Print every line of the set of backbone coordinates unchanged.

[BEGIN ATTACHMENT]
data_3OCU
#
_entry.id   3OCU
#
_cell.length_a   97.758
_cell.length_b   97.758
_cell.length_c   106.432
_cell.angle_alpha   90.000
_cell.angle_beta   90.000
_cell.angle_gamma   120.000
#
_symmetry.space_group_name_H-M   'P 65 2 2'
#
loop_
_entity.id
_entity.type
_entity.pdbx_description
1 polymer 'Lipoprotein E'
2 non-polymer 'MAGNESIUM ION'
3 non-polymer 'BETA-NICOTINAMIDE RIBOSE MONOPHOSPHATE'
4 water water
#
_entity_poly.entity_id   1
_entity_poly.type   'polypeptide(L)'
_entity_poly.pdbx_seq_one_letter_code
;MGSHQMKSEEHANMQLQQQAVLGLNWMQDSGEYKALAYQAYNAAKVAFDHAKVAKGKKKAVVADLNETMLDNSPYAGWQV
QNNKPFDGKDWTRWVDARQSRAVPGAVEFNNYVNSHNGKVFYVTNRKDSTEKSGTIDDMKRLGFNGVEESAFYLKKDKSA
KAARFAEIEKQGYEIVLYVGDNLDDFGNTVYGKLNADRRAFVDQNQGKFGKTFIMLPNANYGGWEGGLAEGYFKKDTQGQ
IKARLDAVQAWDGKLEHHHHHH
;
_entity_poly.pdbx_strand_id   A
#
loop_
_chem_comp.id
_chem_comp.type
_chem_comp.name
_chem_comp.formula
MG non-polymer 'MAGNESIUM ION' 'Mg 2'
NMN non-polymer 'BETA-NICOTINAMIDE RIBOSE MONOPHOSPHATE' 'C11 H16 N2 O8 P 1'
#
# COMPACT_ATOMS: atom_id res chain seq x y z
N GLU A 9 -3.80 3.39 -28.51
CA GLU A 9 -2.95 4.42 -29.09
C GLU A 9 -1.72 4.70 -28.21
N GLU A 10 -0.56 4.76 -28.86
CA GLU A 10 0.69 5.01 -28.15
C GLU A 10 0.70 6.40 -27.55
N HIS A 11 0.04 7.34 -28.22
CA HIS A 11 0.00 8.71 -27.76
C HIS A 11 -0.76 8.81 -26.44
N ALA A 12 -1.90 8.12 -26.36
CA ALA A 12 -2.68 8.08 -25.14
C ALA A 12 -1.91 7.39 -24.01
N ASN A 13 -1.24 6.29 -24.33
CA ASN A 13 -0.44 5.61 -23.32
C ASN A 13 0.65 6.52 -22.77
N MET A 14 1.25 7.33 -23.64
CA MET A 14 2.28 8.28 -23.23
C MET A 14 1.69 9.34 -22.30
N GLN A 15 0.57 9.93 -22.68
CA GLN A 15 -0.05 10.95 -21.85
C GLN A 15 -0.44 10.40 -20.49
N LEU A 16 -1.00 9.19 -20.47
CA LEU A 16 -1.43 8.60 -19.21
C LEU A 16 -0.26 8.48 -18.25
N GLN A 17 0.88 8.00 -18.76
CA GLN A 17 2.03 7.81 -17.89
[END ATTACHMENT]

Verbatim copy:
data_3OCU
#
_entry.id   3OCU
#
_cell.length_a   97.758
_cell.length_b   97.758
_cell.length_c   106.432
_cell.angle_alpha   90.000
_cell.angle_beta   90.000
_cell.angle_gamma   120.000
#
_symmetry.space_group_name_H-M   'P 65 2 2'
#
loop_
_entity.id
_entity.type
_entity.pdbx_description
1 polymer 'Lipoprotein E'
2 non-polymer 'MAGNESIUM ION'
3 non-polymer 'BETA-NICOTINAMIDE RIBOSE MONOPHOSPHATE'
4 water water
#
_entity_poly.entity_id   1
_entity_poly.type   'polypeptide(L)'
_entity_poly.pdbx_seq_one_letter_code
;MGSHQMKSEEHANMQLQQQAVLGLNWMQDSGEYKALAYQAYNAAKVAFDHAKVAKGKKKAVVADLNETMLDNSPYAGWQV
QNNKPFDGKDWTRWVDARQSRAVPGAVEFNNYVNSHNGKVFYVTNRKDSTEKSGTIDDMKRLGFNGVEESAFYLKKDKSA
KAARFAEIEKQGYEIVLYVGDNLDDFGNTVYGKLNADRRAFVDQNQGKFGKTFIMLPNANYGGWEGGLAEGYFKKDTQGQ
IKARLDAVQAWDGKLEHHHHHH
;
_entity_poly.pdbx_strand_id   A
#
loop_
_chem_comp.id
_chem_comp.type
_chem_comp.name
_chem_comp.formula
MG non-polymer 'MAGNESIUM ION' 'Mg 2'
NMN non-polymer 'BETA-NICOTINAMIDE RIBOSE MONOPHOSPHATE' 'C11 H16 N2 O8 P 1'
#
# COMPACT_ATOMS: atom_id res chain seq x y z
N GLU A 9 -3.80 3.39 -28.51
CA GLU A 9 -2.95 4.42 -29.09
C GLU A 9 -1.72 4.70 -28.21
N GLU A 10 -0.56 4.76 -28.86
CA GLU A 10 0.69 5.01 -28.15
C GLU A 10 0.70 6.40 -27.55
N HIS A 11 0.04 7.34 -28.22
CA HIS A 11 0.00 8.71 -27.76
C HIS A 11 -0.76 8.81 -26.44
N ALA A 12 -1.90 8.12 -26.36
CA ALA A 12 -2.68 8.08 -25.14
C ALA A 12 -1.91 7.39 -24.01
N ASN A 13 -1.24 6.29 -24.33
CA ASN A 13 -0.44 5.61 -23.32
C ASN A 13 0.65 6.52 -22.77
N MET A 14 1.25 7.33 -23.64
CA MET A 14 2.28 8.28 -23.23
C MET A 14 1.69 9.34 -22.30
N GLN A 15 0.57 9.93 -22.68
CA GLN A 15 -0.05 10.95 -21.85
C GLN A 15 -0.44 10.40 -20.49
N LEU A 16 -1.00 9.19 -20.47
CA LEU A 16 -1.43 8.60 -19.21
C LEU A 16 -0.26 8.48 -18.25
N GLN A 17 0.88 8.00 -18.76
CA GLN A 17 2.03 7.81 -17.89